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Overcoming array of odds, couple fulfills missions call

Revised 11:17 a.m. Jan. 9, 2007.

KANSAS CITY, Mo. (BP)–An early marriage, a postponed calling and an uphill struggle form the backdrop for the appointment of Joseph and Mary Matthews* as Southern Baptist missionaries to Mendoza, Argentina.
Looking back, the Matthewses marvel at how God sustained a call to missions in a marriage some would have predicted to fail.
“We had two strikes against us,” said Joseph, reflecting on his marriage at age 19 to 16-year-old Mary. “We were teenagers and we had a baby on the way.”
Neither of the Matthewses had lived away from home when they were married in 1985, but Joseph immediately enlisted in the Air Force to support his new family. He credited the initial growth in their marriage to the way they struck out on their own.
“The best thing we ever did was to leave home, like Abraham,” Joseph said of those early years.
Life moved quickly for the young couple. By the time she was 20, Mary was the mother of two and had recently accepted Christ. A young Christian himself, Joseph had been sharing the gospel with other airmen on the base and winning them to the Lord. One day, however, it became clear that the Lord had more in store than Joseph had imagined.
“I was in my second enlistment and driving home,” said Joseph, recalling his initial sense of a call to foreign missions. “I was listening to the radio, and there was a missions report on China and how God was working there. Suddenly, it hit me, and I said, ‘Yes, Lord — that’s what I want to do.'”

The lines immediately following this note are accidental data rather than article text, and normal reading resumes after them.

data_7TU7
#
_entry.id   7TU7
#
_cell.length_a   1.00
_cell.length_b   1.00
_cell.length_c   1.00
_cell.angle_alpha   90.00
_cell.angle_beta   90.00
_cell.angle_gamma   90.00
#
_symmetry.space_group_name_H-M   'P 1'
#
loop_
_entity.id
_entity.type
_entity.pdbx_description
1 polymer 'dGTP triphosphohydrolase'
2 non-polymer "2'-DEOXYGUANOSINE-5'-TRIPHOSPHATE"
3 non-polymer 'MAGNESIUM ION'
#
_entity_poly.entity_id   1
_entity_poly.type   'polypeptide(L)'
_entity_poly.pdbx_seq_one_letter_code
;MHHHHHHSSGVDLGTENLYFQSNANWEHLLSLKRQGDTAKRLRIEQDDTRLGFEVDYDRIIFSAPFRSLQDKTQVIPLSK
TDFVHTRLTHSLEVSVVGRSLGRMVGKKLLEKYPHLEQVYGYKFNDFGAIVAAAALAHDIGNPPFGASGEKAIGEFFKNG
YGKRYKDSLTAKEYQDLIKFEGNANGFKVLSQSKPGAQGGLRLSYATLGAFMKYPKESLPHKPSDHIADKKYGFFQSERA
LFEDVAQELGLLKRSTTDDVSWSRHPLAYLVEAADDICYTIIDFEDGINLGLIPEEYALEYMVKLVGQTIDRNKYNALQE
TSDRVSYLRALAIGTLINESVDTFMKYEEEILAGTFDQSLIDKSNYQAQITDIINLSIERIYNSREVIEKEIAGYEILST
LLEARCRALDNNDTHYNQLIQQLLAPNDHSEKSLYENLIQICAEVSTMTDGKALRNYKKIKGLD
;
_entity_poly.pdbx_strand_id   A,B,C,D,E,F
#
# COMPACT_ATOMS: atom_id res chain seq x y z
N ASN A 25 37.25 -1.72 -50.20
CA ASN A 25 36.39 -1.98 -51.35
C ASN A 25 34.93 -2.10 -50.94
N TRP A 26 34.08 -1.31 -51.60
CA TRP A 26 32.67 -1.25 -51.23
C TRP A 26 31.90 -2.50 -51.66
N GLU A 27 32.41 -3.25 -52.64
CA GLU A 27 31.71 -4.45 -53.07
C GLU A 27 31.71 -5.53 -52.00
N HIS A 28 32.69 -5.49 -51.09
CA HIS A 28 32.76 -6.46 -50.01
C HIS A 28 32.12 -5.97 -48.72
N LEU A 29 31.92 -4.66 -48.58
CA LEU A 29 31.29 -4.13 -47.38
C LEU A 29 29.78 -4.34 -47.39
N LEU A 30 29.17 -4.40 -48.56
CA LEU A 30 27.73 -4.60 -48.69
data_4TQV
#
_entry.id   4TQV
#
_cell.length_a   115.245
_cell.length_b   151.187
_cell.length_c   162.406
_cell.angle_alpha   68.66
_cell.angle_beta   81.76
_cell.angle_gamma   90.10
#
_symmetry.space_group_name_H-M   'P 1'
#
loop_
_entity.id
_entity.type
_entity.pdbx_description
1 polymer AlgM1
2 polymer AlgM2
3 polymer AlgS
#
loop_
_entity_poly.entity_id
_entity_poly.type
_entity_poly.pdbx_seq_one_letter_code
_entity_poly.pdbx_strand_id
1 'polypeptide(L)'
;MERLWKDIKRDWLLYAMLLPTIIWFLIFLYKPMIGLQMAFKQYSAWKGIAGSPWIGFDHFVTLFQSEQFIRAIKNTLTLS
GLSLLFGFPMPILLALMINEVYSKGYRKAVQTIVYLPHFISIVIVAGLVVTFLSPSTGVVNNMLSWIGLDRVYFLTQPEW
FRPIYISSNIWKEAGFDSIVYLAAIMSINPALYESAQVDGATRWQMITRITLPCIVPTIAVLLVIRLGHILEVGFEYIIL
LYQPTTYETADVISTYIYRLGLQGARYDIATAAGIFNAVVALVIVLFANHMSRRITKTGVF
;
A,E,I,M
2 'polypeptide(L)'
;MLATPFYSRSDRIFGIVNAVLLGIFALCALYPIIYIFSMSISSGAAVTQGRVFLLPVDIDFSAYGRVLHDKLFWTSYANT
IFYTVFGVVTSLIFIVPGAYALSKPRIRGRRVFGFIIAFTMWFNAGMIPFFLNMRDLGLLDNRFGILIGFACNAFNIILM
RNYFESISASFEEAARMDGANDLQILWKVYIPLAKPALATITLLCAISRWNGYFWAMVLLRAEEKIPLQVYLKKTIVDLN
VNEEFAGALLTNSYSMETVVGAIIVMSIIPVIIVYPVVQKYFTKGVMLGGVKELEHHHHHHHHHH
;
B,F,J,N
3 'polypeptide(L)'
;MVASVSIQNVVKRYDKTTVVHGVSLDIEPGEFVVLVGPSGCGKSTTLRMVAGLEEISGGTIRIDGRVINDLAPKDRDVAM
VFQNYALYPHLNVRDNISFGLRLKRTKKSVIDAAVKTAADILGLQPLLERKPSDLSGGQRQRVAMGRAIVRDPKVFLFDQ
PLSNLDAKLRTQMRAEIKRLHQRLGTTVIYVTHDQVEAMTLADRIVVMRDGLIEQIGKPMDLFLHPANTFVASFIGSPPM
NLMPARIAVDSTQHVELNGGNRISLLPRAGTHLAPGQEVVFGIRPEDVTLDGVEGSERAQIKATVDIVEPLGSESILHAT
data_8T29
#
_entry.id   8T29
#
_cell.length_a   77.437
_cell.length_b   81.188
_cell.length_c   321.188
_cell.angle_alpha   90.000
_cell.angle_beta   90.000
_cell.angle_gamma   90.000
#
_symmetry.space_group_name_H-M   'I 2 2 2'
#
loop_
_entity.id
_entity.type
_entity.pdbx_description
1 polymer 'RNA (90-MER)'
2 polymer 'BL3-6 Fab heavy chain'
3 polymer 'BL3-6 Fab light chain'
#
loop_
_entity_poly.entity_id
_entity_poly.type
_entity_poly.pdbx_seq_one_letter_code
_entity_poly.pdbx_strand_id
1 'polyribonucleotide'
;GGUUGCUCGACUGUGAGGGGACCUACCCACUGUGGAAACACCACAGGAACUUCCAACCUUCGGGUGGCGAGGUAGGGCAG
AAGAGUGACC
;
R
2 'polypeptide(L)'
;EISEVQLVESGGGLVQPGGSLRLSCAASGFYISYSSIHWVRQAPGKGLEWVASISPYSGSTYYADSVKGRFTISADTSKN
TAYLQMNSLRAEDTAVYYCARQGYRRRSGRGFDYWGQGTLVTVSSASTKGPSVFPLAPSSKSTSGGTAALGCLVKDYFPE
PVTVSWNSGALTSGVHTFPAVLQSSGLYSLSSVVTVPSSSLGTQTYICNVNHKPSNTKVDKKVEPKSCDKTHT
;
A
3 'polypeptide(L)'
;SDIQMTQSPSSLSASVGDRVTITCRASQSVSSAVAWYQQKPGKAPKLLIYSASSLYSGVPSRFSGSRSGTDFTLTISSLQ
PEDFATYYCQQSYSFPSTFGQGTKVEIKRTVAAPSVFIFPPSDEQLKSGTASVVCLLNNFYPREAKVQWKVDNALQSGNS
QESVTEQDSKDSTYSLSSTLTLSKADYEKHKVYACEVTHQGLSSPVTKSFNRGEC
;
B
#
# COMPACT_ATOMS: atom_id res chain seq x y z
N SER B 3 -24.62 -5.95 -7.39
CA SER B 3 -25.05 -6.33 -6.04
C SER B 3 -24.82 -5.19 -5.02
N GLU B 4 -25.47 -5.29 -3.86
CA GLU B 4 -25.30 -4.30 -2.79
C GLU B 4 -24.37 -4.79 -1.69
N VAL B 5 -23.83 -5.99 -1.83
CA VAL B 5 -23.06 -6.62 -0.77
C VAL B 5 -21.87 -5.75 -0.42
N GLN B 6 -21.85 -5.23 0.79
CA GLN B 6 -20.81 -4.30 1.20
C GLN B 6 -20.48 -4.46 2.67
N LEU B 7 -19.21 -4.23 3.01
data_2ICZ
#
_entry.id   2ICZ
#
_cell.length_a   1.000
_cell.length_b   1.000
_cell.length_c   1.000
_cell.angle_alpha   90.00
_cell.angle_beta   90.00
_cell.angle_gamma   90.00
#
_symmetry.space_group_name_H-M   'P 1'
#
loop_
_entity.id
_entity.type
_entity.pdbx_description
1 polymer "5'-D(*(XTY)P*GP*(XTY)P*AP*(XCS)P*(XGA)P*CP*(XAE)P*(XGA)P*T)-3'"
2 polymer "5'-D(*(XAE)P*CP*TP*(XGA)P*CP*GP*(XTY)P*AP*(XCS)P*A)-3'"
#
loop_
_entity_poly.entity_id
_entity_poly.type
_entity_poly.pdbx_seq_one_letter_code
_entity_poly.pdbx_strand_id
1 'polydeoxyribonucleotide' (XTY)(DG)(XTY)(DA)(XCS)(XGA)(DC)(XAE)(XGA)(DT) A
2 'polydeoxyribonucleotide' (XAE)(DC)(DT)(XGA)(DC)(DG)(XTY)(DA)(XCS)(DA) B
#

When Joseph shared his experience with Mary, however, he received a cool response. Mary had grown up in a Spanish-speaking Catholic church and had little understanding of either the Bible or Southern Baptists’ emphasis on missions. While she was beginning to grow in Christ, the idea of going overseas as a missionary was untenable. To her, missions meant being stuck at home with her children in a place of turmoil and confusion — a prospect she did not relish. Rather than press the issue, Joseph began to pray that God would change Mary’s heart.
During the next five years, Joseph’s call to missions lay dormant while the Lord matured the couple. Mary grew as a believer and became increasingly involved in the church. Joseph was able to attend night school and in time graduated from college. He also continued to find the air base a ready mission field and soon began to disciple men, bringing them to their home for Bible study. As several of these men began to develop spiritually, Joseph sensed that God was calling him into full-time ministry.
“We didn’t talk about his role,” said Mary, who was still hesitant about missions service. “He was just going the next step.”